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  1. Fine is a dark horse in this year’s draft class, an unheralded prospect who might be picked in the final rounds if at all. That puts him in a similar boat to Florida International’s James Morgan, Hawaii’s Cole McDonald, and Colorado’s Steven Montez. What sets Fine apart from those other late-round prospects is his sky-high college production. He put the team on his shoulders at North Texas with over 1,000 pass attempts in four years, leaving school with a solid 62.8 completion percentage and with 93 touchdowns thrown against 34 interceptions (15 of those coming in 2017, his first full year as a starter). He’s shown he can handle a high volume of dropbacks, a responsibility some collegiate passers struggle with. Read more: https://saintswire.usatoday.com/2020/04/13/2020-nfl-draft-prospects-saints-mason-fine-north-texas-football-news/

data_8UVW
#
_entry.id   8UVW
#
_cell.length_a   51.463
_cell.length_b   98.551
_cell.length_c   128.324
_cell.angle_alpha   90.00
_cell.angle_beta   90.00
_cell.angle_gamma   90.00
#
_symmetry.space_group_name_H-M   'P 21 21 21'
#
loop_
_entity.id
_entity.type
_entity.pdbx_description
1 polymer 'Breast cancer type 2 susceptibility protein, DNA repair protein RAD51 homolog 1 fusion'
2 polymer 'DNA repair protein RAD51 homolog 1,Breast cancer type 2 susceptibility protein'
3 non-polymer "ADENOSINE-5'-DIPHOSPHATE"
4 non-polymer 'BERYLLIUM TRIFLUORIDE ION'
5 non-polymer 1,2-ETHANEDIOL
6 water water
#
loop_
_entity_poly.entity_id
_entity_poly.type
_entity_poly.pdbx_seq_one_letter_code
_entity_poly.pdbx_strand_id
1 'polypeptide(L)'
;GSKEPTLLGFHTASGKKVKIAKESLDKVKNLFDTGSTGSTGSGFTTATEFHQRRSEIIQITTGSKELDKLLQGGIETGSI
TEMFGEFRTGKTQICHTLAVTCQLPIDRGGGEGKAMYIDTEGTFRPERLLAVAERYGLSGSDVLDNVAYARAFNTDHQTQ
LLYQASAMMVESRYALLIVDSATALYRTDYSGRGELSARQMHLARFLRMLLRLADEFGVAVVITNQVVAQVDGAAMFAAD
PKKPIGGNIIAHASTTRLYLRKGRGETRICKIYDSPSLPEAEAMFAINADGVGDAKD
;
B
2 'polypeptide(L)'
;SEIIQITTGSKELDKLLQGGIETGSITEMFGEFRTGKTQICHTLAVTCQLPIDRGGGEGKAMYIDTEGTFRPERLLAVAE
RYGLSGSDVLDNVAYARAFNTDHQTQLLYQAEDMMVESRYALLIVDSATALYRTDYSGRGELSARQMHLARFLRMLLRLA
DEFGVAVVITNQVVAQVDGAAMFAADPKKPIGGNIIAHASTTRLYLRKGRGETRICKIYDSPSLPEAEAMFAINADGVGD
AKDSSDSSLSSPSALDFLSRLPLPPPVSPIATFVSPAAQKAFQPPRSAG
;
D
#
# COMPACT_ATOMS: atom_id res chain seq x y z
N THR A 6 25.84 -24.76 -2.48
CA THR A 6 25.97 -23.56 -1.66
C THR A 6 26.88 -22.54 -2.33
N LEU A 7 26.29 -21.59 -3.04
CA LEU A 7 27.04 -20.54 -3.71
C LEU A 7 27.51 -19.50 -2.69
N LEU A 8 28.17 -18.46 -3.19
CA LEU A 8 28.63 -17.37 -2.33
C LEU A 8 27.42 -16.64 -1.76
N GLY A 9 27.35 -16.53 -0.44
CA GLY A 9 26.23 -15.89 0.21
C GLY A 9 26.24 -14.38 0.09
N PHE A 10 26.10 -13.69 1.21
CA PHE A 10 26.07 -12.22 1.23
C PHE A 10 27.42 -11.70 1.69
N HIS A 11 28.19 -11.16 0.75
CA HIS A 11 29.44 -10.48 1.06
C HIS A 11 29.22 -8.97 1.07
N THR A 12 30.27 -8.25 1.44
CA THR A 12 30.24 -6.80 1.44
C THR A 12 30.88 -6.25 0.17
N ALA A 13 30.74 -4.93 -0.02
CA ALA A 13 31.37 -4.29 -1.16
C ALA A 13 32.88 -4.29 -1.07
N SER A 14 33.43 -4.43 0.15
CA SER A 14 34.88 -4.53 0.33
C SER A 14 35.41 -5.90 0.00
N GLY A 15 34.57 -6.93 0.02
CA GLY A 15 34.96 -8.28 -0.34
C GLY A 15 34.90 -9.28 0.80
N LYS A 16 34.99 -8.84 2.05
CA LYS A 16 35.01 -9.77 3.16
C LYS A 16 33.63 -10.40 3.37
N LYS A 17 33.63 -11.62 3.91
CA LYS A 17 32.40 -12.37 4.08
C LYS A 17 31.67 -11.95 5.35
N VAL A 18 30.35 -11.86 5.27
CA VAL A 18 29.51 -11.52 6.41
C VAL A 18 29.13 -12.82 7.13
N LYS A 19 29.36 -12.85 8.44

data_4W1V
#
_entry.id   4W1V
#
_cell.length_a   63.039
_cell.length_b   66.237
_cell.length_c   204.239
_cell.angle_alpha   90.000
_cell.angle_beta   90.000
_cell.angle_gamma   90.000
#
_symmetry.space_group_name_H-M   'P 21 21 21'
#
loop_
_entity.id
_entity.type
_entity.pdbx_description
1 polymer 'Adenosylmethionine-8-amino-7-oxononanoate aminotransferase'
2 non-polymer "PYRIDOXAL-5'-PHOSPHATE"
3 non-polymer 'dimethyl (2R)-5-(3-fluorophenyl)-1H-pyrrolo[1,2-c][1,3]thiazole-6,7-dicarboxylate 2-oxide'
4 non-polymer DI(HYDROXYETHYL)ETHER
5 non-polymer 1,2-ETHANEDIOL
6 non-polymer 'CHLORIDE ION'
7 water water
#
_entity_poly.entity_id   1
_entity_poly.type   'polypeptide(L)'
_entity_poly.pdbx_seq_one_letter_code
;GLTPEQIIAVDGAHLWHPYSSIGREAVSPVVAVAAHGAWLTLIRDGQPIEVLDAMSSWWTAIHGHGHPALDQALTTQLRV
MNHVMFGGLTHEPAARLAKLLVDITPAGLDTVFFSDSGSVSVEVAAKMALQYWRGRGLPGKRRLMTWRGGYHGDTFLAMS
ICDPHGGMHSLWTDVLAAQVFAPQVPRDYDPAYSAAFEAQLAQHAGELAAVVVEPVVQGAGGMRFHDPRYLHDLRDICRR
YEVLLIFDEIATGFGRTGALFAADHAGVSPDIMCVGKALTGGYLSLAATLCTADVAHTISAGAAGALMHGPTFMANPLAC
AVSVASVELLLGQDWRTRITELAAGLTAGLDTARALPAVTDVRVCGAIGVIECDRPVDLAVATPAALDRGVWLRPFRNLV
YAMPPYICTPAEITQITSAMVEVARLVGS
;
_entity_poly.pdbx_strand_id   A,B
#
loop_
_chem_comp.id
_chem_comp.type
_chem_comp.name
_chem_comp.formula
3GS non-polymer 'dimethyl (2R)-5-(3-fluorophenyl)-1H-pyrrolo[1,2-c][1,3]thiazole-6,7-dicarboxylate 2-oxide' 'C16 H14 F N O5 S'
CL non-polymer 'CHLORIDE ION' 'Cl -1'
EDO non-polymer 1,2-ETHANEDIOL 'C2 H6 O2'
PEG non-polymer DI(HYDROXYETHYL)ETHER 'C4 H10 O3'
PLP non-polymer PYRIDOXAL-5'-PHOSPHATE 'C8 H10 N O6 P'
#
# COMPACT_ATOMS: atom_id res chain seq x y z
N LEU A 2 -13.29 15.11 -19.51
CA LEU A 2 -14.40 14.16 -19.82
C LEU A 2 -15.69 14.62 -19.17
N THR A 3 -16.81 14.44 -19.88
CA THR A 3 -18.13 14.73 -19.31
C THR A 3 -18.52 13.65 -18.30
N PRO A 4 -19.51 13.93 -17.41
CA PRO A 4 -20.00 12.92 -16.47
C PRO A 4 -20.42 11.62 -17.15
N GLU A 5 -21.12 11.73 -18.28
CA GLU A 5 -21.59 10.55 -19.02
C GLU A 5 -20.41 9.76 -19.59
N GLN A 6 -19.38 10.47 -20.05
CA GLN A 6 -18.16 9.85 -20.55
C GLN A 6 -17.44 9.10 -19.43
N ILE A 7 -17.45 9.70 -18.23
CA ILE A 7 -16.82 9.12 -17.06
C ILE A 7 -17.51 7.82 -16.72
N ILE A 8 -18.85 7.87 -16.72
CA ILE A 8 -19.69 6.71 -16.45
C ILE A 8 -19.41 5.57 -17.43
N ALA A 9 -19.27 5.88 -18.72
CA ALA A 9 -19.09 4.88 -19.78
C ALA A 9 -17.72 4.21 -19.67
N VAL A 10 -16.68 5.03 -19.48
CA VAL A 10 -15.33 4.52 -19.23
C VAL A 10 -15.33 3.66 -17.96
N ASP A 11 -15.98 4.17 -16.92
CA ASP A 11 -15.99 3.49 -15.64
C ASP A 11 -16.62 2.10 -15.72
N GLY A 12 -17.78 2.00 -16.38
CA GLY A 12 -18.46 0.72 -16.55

2. North Texas E.J. Ejiya, LB Ejiya followed a 108-tackle, 12-tackle-for-loss, seven-sack 2017 with 113 tackles, 23.5 tackles for loss, and nine sacks in his senior season for the Mean Green. More linearly explosive than he is twitchy when changing directions, Ejiya routinely attacks downhill with a lot of force, and because of that, is a good blitzer. His speed is his greatest strength on the football field, and at 6-2 and 230 pounds, he has NFL size for the linebacker spot. Eliya needs to get more tenacious shedding blocks, but right now has the game to potentially get drafted as a late-round pick. Mason Fine, QB Fine's prooobably going to stay at North Texas for his senior season, but he's been good enough in his first three years for the Mean Green that I feel compelled to write about him here. He completed 64.6 percent of his passes in 2018 at a respectable 8.2 yards-per-attempt average with 27 touchdowns to just five interceptions. The biggest problem with his pro projection is that he's listed at only 5-11. He's operated the offense of Seth Littrell -- a Mike Leach disciple -- marvelously. Fine has a quick delivery, good accuracy, and more arm strength than you'd expect for someone his size. read more: https://www.cbssports.com/nfl/draft/news/new-mexico-bowl-2019-nfl-draft-prospects-to-watch-in-utah-state-vs-north-texas-bowl-game/